40. Wow, I don’t think it would be physically possible to squeeze any more chocolate into these little cocoa bombs- And that’s really saying something!

  41. If these are anything like your fudgey nutella brownies, I need to make these asap. Also, I love your explanations about why you select whatever ingredients so select. Food science is the best kind!

    • They actually are better. The brownies are really, really good. But these cookies are just…insanely good. Diced truffles and five forms of chocolate will do that for a recipe :) And glad you like the food science – too often I read recipes and am bewildered from how the person got from point A to B and I try to explain things!

  42. Well you already know I’m not a chocolate fan, however, these would be that ideal treat to take to a party. Talk about everyone loving me! ;-)

  43. I die. These are lovely!

  44. They all look so delicious!

  45. Are you kidding me? I am DROOLING right now. Wow! So many great chocoholic recipes here. The chocolate molasses Bailey’s cake sounds FAB-U-LOUS! I am SO making it this week.

    Thank you for sharing!

  46. You had me with the pictures. I think you could have put chopped up doggie biscuits in those cookies and I would have eaten them because the pictures make them look so ooey gooey good. But I am happy that they are indeed chocolate. Now the quintuple part made me pin this on my Recipes To Try board. I don’t think I have seen so much chocolate in a cookie before and I am a sucker for chocolate. You out did yourself with this one. And I enjoy reading all your knowledge on the science of baking.

  47. i swear by the cooks illustrated choc cookie recipe and i’m so glad you tried it Averie – with some variation! It does require a ton of different bowls, which annoys me, but the end result is SO worth every little dish am I right? The addition of Oreos? Ok I love you. The addition of truffles? HOLY COW are you serious? These cookies are crazy. full of anything and everything chocolate and I don’t think you could squeeze it in in any other way! These truly look like the perfect chocolate cookie recipe – one for a true chocoholic. my sister is the QUEEN of chocolate… (she hates fruity dessert.s.. how are we related?!) and she would go mad if I showed her this. Which, I’m going to. Obviously. :)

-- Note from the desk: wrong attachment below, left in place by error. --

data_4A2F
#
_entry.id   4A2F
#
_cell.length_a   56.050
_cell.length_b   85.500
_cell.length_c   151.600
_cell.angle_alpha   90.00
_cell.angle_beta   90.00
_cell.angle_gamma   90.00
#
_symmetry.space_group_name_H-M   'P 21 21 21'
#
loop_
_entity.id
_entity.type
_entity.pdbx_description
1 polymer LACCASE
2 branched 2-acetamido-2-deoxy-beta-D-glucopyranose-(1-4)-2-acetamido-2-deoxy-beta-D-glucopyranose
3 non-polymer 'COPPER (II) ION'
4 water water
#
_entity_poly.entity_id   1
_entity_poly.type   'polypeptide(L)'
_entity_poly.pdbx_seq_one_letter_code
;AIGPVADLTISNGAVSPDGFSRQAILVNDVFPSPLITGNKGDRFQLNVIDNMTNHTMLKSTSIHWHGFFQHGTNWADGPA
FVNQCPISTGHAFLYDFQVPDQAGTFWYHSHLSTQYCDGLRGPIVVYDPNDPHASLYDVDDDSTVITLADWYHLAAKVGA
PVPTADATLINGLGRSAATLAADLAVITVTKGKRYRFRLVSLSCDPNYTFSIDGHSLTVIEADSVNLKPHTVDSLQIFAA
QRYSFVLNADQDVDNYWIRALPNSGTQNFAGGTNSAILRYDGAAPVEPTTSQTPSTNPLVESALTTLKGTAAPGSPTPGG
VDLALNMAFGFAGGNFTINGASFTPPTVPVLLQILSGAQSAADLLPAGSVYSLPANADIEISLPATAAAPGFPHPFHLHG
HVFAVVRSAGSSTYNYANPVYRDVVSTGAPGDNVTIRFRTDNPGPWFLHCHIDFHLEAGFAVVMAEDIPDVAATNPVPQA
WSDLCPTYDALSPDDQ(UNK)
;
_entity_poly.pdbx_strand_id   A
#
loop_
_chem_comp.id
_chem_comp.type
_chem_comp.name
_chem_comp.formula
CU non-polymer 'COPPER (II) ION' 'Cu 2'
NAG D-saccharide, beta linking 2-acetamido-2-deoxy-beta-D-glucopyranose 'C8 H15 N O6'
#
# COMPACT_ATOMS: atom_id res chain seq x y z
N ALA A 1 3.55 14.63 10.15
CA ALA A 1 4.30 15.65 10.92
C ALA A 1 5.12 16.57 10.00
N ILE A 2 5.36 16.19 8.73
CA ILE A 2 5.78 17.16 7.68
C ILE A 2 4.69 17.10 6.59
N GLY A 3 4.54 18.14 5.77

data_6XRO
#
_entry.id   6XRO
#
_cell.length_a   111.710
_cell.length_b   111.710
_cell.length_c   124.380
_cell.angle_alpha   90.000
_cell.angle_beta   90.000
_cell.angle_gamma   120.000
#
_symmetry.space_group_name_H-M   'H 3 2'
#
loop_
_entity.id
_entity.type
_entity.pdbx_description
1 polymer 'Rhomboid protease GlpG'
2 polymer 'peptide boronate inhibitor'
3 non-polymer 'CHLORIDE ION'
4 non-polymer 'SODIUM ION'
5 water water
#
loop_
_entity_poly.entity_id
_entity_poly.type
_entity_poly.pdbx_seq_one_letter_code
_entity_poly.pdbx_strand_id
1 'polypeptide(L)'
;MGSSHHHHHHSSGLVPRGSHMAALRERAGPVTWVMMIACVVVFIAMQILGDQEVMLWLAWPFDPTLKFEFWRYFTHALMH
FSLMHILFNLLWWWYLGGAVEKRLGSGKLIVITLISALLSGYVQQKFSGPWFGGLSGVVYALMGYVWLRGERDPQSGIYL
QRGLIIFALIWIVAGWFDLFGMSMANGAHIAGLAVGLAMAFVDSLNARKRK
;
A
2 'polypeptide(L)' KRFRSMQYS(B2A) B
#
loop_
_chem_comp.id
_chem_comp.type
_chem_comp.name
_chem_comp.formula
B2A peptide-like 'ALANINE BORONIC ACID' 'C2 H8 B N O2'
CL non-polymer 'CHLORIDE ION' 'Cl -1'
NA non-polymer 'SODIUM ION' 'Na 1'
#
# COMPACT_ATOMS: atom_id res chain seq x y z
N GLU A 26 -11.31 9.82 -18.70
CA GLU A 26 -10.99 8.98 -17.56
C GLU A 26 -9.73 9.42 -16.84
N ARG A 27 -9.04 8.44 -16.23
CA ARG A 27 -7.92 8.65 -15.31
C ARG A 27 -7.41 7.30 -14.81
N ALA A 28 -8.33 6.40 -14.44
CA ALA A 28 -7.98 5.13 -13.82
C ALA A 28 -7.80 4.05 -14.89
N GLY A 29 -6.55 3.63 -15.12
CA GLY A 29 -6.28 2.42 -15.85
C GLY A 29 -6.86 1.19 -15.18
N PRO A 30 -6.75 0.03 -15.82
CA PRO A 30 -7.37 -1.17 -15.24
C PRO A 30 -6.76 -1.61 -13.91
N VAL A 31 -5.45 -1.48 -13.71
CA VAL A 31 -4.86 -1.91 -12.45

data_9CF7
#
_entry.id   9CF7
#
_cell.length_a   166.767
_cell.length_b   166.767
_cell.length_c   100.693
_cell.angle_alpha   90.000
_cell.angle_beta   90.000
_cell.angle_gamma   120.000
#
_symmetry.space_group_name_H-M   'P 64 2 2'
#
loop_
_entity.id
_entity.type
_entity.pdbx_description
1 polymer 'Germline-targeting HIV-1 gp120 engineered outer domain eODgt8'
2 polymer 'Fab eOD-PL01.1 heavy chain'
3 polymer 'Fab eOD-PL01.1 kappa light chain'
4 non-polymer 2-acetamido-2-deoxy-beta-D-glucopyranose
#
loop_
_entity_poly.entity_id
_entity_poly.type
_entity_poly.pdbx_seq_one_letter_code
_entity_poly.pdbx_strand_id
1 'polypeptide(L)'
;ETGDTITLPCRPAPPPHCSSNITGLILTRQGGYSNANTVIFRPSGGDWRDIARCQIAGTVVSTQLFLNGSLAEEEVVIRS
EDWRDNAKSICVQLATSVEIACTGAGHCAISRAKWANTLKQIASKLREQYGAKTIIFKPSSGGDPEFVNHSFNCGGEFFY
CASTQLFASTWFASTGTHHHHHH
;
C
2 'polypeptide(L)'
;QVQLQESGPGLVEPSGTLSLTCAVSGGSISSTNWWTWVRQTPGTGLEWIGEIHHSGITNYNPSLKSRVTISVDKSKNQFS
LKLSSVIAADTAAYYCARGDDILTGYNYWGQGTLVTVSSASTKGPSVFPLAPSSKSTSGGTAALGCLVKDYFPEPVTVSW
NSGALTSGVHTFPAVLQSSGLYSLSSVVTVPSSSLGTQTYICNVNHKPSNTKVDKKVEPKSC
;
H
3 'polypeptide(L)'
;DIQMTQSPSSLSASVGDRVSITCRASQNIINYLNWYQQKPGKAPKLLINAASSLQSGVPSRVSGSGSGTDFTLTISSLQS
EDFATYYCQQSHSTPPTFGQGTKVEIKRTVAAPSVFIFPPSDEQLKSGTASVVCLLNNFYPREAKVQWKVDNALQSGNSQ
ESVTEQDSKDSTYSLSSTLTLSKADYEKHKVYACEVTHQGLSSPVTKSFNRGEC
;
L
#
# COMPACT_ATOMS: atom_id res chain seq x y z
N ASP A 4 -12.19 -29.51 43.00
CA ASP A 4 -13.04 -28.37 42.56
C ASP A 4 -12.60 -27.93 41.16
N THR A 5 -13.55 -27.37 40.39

• I know you love this cookie dough base and I have to say, it’s awesome! The truffles and Oreos just took it to new levels…and if your sis is a chocaholic, this is SO her cookie! And yes, I had half my kitchen dirty with little bowls but it was worth it :)

  48. Holy moly – so. much. chocolate. Incredible! I’m the same way – when a chocolate craving strikes I need the real deal. Have you ever tried those chocolate truffles they sell at Trader Joe’s, Averie? They are divine, and I’m thinking they could probably be chopped up and added to these super chocolate cookies.

    • No I havent had those – I have had soooo many TJs things and candies and baking items and just basically I am a a TJs fiend and have to put limits! on myself or I want to buy out the store. I will look for them next time I’m back in the States and at TJs! :)

  49. Oh my gosh, I can’t believe these! You went big, to say the least… I love the idea of changing up the mix ins (the peanut butter cups suggestion caught my eye!).

  50. ok i need to start reading your blog in the morning because i usually read at like 10 pm and it makes me starving!